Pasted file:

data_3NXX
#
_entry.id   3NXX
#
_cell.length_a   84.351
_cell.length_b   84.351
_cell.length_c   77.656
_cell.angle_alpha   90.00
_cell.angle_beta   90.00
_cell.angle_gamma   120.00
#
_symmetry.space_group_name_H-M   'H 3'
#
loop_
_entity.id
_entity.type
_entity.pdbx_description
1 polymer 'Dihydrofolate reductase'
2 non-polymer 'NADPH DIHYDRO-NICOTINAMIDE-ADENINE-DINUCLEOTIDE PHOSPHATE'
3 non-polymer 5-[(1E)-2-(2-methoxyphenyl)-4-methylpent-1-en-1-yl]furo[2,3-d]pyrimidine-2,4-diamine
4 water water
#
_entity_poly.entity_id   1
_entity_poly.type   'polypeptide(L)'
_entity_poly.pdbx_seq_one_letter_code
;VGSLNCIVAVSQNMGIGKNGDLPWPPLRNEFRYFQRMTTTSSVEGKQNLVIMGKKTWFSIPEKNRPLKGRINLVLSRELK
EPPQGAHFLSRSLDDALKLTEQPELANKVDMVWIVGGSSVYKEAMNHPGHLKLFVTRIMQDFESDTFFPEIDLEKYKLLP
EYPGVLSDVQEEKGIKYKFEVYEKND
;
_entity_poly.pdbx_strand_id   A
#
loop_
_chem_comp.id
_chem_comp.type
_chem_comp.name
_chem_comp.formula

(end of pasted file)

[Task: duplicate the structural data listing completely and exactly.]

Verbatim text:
data_3NXX
#
_entry.id   3NXX
#
_cell.length_a   84.351
_cell.length_b   84.351
_cell.length_c   77.656
_cell.angle_alpha   90.00
_cell.angle_beta   90.00
_cell.angle_gamma   120.00
#
_symmetry.space_group_name_H-M   'H 3'
#
loop_
_entity.id
_entity.type
_entity.pdbx_description
1 polymer 'Dihydrofolate reductase'
2 non-polymer 'NADPH DIHYDRO-NICOTINAMIDE-ADENINE-DINUCLEOTIDE PHOSPHATE'
3 non-polymer 5-[(1E)-2-(2-methoxyphenyl)-4-methylpent-1-en-1-yl]furo[2,3-d]pyrimidine-2,4-diamine
4 water water
#
_entity_poly.entity_id   1
_entity_poly.type   'polypeptide(L)'
_entity_poly.pdbx_seq_one_letter_code
;VGSLNCIVAVSQNMGIGKNGDLPWPPLRNEFRYFQRMTTTSSVEGKQNLVIMGKKTWFSIPEKNRPLKGRINLVLSRELK
EPPQGAHFLSRSLDDALKLTEQPELANKVDMVWIVGGSSVYKEAMNHPGHLKLFVTRIMQDFESDTFFPEIDLEKYKLLP
EYPGVLSDVQEEKGIKYKFEVYEKND
;
_entity_poly.pdbx_strand_id   A
#
loop_
_chem_comp.id
_chem_comp.type
_chem_comp.name
_chem_comp.formula